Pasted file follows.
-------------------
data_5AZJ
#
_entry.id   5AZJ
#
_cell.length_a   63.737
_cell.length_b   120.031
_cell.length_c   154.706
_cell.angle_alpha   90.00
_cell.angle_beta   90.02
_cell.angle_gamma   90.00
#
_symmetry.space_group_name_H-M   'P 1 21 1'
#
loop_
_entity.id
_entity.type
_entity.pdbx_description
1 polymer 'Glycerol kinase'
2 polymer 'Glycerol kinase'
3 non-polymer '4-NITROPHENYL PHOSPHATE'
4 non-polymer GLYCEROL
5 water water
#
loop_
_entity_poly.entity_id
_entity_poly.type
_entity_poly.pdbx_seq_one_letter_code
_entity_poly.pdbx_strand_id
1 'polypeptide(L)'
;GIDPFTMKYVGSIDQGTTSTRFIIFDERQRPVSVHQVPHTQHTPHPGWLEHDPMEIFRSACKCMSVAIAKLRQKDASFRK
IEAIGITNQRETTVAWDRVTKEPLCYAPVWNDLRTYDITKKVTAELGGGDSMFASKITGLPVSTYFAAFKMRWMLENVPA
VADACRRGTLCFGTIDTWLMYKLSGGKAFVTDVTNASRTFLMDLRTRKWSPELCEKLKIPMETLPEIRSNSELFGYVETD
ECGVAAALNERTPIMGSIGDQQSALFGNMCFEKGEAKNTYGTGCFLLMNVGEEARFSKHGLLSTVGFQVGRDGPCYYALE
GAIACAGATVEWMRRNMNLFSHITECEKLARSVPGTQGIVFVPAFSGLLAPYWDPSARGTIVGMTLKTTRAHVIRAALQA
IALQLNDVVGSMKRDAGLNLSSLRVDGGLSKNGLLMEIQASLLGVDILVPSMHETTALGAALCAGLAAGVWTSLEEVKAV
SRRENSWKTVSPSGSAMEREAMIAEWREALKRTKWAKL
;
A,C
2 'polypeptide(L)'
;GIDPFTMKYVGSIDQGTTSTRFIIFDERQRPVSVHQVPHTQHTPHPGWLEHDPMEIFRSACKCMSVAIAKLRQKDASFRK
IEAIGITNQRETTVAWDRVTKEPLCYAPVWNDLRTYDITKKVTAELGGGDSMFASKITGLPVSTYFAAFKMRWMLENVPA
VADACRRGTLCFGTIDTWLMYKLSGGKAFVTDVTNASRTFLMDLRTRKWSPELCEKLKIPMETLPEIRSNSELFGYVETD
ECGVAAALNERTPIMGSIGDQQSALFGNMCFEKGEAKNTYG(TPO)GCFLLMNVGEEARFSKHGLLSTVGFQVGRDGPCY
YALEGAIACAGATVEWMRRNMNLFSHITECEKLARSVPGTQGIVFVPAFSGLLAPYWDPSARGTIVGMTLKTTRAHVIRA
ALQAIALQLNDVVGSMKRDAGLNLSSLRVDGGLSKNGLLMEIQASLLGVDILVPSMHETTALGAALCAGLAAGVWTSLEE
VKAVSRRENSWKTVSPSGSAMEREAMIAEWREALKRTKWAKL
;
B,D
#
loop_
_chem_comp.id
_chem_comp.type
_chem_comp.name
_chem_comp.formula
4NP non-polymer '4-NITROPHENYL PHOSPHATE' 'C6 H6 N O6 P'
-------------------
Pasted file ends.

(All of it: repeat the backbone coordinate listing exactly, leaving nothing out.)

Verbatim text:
data_5AZJ
#
_entry.id   5AZJ
#
_cell.length_a   63.737
_cell.length_b   120.031
_cell.length_c   154.706
_cell.angle_alpha   90.00
_cell.angle_beta   90.02
_cell.angle_gamma   90.00
#
_symmetry.space_group_name_H-M   'P 1 21 1'
#
loop_
_entity.id
_entity.type
_entity.pdbx_description
1 polymer 'Glycerol kinase'
2 polymer 'Glycerol kinase'
3 non-polymer '4-NITROPHENYL PHOSPHATE'
4 non-polymer GLYCEROL
5 water water
#
loop_
_entity_poly.entity_id
_entity_poly.type
_entity_poly.pdbx_seq_one_letter_code
_entity_poly.pdbx_strand_id
1 'polypeptide(L)'
;GIDPFTMKYVGSIDQGTTSTRFIIFDERQRPVSVHQVPHTQHTPHPGWLEHDPMEIFRSACKCMSVAIAKLRQKDASFRK
IEAIGITNQRETTVAWDRVTKEPLCYAPVWNDLRTYDITKKVTAELGGGDSMFASKITGLPVSTYFAAFKMRWMLENVPA
VADACRRGTLCFGTIDTWLMYKLSGGKAFVTDVTNASRTFLMDLRTRKWSPELCEKLKIPMETLPEIRSNSELFGYVETD
ECGVAAALNERTPIMGSIGDQQSALFGNMCFEKGEAKNTYGTGCFLLMNVGEEARFSKHGLLSTVGFQVGRDGPCYYALE
GAIACAGATVEWMRRNMNLFSHITECEKLARSVPGTQGIVFVPAFSGLLAPYWDPSARGTIVGMTLKTTRAHVIRAALQA
IALQLNDVVGSMKRDAGLNLSSLRVDGGLSKNGLLMEIQASLLGVDILVPSMHETTALGAALCAGLAAGVWTSLEEVKAV
SRRENSWKTVSPSGSAMEREAMIAEWREALKRTKWAKL
;
A,C
2 'polypeptide(L)'
;GIDPFTMKYVGSIDQGTTSTRFIIFDERQRPVSVHQVPHTQHTPHPGWLEHDPMEIFRSACKCMSVAIAKLRQKDASFRK
IEAIGITNQRETTVAWDRVTKEPLCYAPVWNDLRTYDITKKVTAELGGGDSMFASKITGLPVSTYFAAFKMRWMLENVPA
VADACRRGTLCFGTIDTWLMYKLSGGKAFVTDVTNASRTFLMDLRTRKWSPELCEKLKIPMETLPEIRSNSELFGYVETD
ECGVAAALNERTPIMGSIGDQQSALFGNMCFEKGEAKNTYG(TPO)GCFLLMNVGEEARFSKHGLLSTVGFQVGRDGPCY
YALEGAIACAGATVEWMRRNMNLFSHITECEKLARSVPGTQGIVFVPAFSGLLAPYWDPSARGTIVGMTLKTTRAHVIRA
ALQAIALQLNDVVGSMKRDAGLNLSSLRVDGGLSKNGLLMEIQASLLGVDILVPSMHETTALGAALCAGLAAGVWTSLEE
VKAVSRRENSWKTVSPSGSAMEREAMIAEWREALKRTKWAKL
;
B,D
#
loop_
_chem_comp.id
_chem_comp.type
_chem_comp.name
_chem_comp.formula
4NP non-polymer '4-NITROPHENYL PHOSPHATE' 'C6 H6 N O6 P'